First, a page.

This week’s blog continues the story of SelectCare VP Carla Holub-Tarantino, her sister, Melissa, and their mother, Alice. After the passing of Alice’s husband, the three worked together to prepare Alice for a move from California to Oklahoma, where she would be closer to her family. To read Part I, click here.
Moving Forward and Starting a New Life
Less than six months after the passing of her husband, a lot had changed in Alice’s life. She was leaving her home of 40 years for a new adventure in the Midwest, but making the move meant discarding many of the belongings she and her husband had collected during their life together.
Alice had already made good progress towards downsizing her belongings prior the move, but with a week left in California and half-packed boxes throughout her home, it was time for the final push. Fortunately, Carla and Melissa had arrived to help. What they hadn’t realized before arriving was that they would play a major role in not just packing boxes, but supporting their mother during this time of serious transition.
Every Item Has a Story
Upon arriving in California, Carla and Melissa found Alice had successfully moved most of her belongings into three categories: “bring along,” “leave behind,” and “maybe.” Fresh off the plane, the two sisters set to work boxing items Alice wanted to take on the move. While they packed, Alice was expected to continue narrowing down her rather large pile of “maybe” items. Instead, she often drifted over to their work area and shared stories about the items as they made their way into boxes.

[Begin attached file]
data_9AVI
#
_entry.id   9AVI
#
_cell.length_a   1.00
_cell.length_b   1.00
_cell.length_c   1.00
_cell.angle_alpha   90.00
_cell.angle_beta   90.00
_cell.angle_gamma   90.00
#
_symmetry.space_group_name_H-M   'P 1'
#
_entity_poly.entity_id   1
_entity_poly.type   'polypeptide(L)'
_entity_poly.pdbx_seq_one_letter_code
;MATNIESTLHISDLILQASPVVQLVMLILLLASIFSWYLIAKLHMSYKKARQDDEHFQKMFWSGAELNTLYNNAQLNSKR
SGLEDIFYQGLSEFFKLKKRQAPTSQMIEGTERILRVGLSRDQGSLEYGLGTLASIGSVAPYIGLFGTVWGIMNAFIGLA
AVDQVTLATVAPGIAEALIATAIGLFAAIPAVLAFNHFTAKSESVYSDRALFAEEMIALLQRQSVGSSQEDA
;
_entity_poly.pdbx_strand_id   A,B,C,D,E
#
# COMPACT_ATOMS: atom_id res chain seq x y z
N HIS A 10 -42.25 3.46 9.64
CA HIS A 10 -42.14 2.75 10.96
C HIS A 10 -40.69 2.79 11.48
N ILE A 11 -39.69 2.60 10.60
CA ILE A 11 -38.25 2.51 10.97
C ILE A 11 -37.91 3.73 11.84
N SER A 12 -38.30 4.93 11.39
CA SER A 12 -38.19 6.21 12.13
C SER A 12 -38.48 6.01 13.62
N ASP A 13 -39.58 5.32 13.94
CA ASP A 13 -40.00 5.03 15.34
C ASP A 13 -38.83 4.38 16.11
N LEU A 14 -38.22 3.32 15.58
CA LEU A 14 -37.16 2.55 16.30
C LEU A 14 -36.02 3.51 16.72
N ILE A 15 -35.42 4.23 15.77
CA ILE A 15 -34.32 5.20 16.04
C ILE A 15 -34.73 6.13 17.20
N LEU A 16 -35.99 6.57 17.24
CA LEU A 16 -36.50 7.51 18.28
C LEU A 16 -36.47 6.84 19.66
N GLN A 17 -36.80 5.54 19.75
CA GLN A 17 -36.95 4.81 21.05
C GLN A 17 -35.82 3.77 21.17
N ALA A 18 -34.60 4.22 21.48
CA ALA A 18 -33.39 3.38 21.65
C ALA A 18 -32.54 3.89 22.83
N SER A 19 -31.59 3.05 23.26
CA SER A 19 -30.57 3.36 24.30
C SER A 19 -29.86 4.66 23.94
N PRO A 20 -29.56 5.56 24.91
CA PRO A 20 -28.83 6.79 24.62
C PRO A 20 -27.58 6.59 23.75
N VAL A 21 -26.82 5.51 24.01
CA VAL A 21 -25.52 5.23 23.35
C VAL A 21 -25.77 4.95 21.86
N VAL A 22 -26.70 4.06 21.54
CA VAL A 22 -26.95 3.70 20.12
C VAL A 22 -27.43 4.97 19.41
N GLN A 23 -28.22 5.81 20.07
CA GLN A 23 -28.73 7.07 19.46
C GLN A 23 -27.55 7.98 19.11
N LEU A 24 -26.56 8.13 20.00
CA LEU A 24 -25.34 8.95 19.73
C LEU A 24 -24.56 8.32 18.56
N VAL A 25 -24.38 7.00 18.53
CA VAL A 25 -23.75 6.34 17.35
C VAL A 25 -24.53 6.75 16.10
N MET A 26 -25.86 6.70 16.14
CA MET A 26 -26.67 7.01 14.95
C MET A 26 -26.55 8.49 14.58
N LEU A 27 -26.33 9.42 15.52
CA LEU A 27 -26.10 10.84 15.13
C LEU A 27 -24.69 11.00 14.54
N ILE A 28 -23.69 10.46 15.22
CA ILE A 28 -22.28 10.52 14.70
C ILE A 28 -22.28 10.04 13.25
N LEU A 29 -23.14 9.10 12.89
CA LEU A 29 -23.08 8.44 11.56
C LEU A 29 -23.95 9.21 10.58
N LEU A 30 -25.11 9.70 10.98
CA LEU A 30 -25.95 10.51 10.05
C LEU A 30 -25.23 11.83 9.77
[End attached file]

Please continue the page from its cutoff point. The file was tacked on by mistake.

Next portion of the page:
“When we first got there, we planned on knocking out the packing work as quickly as we could,” Carla recalled. “But we realized that in order to make the move easier for mom, we had to be respectful of her personal mementos. We were coming at this from a practical point of view, but mom was coming at it from an emotional one – we were packing up 40 years of her life and she wanted us to understand how important these things were to her.”
No matter how close a family might be the stress of an upcoming major move on a tight timeline can raise tensions for everyone involved.
Fortunately for the trio, they were not alone in their efforts. Alice had relied on the assistance of Rose, a trusted owner of a housekeeping company, for support while she cared for her husband. During the move, Rose had helped find new homes for some of Alice’s belongings, but more importantly, served as an independent third party during the sometimes chaotic final week in California.
“It would have been easy at a lot of points for one of us to throw up our hands in frustration, or feel like a decision being made might be unfair,” Carla said. “But having someone there who wasn’t related to us, who was looking at the challenges from a purely practical standpoint, was a huge help. It was like having a referee.”
The “Maybe” Pile and Going With the Flow